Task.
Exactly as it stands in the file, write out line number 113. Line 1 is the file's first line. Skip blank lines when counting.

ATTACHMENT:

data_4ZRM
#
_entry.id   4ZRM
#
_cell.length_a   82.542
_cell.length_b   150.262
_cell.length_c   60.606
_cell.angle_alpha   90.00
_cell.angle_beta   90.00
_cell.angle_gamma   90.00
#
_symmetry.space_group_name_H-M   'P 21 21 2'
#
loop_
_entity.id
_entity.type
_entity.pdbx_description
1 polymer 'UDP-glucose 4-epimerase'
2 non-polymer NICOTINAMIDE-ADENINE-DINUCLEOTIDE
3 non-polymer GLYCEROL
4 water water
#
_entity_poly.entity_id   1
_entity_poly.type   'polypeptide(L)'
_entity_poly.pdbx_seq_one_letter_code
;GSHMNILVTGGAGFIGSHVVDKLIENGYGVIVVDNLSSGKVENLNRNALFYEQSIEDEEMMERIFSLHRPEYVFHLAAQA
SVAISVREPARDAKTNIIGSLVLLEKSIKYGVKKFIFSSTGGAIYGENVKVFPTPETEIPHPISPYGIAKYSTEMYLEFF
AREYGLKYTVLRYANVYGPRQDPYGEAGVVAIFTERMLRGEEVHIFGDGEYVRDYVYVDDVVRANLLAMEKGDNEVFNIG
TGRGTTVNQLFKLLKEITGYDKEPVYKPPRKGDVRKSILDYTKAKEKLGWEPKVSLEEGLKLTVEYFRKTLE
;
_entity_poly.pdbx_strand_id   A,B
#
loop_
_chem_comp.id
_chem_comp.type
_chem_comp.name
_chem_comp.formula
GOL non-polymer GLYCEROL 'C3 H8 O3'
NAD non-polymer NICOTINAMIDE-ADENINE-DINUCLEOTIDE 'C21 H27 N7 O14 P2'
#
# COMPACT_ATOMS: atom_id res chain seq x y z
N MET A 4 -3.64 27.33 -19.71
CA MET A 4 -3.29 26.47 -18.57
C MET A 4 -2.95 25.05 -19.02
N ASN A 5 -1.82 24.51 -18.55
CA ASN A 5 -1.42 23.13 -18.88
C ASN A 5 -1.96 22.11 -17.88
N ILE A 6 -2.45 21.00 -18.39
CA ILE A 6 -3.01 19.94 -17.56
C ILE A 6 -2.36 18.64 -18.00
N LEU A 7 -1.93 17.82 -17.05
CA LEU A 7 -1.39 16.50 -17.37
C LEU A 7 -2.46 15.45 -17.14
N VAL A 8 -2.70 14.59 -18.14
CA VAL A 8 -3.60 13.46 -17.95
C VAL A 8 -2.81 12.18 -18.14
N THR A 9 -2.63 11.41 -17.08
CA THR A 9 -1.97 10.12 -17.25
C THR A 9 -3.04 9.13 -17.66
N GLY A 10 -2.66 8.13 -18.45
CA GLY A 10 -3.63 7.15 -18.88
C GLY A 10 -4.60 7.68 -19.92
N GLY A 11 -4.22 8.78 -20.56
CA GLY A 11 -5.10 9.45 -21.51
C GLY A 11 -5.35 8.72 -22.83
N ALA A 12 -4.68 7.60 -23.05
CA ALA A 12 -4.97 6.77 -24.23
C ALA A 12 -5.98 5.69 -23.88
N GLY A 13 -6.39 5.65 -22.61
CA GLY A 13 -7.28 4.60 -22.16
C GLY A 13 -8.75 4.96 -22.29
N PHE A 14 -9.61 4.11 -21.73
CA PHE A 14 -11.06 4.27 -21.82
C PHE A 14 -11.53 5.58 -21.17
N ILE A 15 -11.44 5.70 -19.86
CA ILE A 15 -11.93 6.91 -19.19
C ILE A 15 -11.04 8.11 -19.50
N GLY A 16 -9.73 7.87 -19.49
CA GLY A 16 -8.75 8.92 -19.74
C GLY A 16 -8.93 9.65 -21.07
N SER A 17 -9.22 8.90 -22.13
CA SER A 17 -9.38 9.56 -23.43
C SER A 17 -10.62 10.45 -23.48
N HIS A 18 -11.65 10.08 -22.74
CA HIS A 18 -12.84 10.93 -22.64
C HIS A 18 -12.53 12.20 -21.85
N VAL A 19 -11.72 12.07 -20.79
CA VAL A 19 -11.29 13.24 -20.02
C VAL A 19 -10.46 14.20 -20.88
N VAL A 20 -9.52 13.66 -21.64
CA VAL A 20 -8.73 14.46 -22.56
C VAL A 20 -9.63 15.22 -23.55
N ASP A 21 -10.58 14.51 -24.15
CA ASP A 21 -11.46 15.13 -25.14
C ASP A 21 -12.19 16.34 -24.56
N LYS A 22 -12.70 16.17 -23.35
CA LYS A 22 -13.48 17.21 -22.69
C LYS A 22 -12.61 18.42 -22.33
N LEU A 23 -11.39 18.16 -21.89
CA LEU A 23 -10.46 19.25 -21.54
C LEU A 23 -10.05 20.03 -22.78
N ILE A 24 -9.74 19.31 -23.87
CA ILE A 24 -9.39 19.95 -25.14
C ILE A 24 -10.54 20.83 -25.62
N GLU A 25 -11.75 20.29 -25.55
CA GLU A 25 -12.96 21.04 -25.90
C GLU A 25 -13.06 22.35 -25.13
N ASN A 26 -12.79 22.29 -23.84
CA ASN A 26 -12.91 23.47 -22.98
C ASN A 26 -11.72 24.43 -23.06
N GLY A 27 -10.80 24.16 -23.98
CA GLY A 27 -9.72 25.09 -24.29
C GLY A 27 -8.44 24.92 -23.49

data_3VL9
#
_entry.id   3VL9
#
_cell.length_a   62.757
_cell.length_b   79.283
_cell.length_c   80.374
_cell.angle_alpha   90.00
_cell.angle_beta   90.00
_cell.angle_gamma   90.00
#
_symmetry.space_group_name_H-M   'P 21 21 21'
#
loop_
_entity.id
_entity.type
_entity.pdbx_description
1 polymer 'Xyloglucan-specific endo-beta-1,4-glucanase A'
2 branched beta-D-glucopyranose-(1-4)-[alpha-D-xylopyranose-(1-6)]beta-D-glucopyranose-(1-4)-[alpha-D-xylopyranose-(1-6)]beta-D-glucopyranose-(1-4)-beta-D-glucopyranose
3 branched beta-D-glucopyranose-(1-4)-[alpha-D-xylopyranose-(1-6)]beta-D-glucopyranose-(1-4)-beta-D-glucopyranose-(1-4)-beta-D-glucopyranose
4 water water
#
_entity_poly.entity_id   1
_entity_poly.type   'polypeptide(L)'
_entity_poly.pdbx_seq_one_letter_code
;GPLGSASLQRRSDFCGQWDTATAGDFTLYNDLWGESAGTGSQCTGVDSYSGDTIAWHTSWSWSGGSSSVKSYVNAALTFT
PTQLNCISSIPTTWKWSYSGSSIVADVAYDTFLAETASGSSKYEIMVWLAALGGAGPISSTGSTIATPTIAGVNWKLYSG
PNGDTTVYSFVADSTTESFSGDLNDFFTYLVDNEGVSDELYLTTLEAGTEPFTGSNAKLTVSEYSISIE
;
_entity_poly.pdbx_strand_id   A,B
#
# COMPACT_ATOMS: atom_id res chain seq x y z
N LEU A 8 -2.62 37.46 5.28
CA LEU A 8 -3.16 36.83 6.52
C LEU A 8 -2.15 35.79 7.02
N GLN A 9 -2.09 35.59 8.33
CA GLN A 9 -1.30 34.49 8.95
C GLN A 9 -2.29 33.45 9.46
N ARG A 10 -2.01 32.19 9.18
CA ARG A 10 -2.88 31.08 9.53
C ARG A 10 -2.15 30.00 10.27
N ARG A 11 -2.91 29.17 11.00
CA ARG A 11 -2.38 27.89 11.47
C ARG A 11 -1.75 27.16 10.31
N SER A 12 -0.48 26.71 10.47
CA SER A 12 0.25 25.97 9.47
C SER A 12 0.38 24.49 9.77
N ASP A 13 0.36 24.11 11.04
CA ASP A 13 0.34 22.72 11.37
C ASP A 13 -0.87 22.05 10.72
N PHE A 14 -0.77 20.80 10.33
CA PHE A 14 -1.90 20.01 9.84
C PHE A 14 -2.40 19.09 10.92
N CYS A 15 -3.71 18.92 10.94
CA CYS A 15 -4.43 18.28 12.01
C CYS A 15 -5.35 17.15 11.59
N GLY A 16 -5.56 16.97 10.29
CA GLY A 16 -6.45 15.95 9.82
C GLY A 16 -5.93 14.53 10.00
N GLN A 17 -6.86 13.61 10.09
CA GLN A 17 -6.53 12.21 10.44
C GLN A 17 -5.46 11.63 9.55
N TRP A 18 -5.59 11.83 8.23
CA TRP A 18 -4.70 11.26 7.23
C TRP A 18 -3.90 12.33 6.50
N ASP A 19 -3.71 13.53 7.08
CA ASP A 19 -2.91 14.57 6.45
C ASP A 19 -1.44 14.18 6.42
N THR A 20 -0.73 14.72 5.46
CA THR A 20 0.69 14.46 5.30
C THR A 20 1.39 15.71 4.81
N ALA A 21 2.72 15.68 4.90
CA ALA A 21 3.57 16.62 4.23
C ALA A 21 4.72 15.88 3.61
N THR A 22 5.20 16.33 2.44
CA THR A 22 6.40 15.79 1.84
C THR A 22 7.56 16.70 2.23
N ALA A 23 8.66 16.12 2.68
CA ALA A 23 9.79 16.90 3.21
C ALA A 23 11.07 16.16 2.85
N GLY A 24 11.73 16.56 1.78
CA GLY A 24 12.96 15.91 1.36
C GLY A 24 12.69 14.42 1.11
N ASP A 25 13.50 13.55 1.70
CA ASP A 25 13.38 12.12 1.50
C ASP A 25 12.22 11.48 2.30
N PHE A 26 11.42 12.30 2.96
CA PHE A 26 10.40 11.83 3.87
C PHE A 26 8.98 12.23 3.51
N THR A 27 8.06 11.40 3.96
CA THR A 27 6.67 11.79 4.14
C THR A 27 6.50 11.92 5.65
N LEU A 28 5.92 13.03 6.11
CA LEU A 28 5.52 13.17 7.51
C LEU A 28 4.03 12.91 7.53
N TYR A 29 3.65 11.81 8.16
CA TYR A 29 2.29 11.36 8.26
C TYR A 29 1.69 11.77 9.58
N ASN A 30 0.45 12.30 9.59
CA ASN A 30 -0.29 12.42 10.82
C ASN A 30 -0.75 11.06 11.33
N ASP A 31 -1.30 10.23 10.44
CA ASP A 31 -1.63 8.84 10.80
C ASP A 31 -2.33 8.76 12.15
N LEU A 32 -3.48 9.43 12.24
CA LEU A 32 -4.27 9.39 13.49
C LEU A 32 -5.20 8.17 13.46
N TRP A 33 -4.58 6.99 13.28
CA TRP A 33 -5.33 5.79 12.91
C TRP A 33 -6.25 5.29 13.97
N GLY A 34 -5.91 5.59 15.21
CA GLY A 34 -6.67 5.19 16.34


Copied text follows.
C GLY A 27 -8.44 24.92 -23.49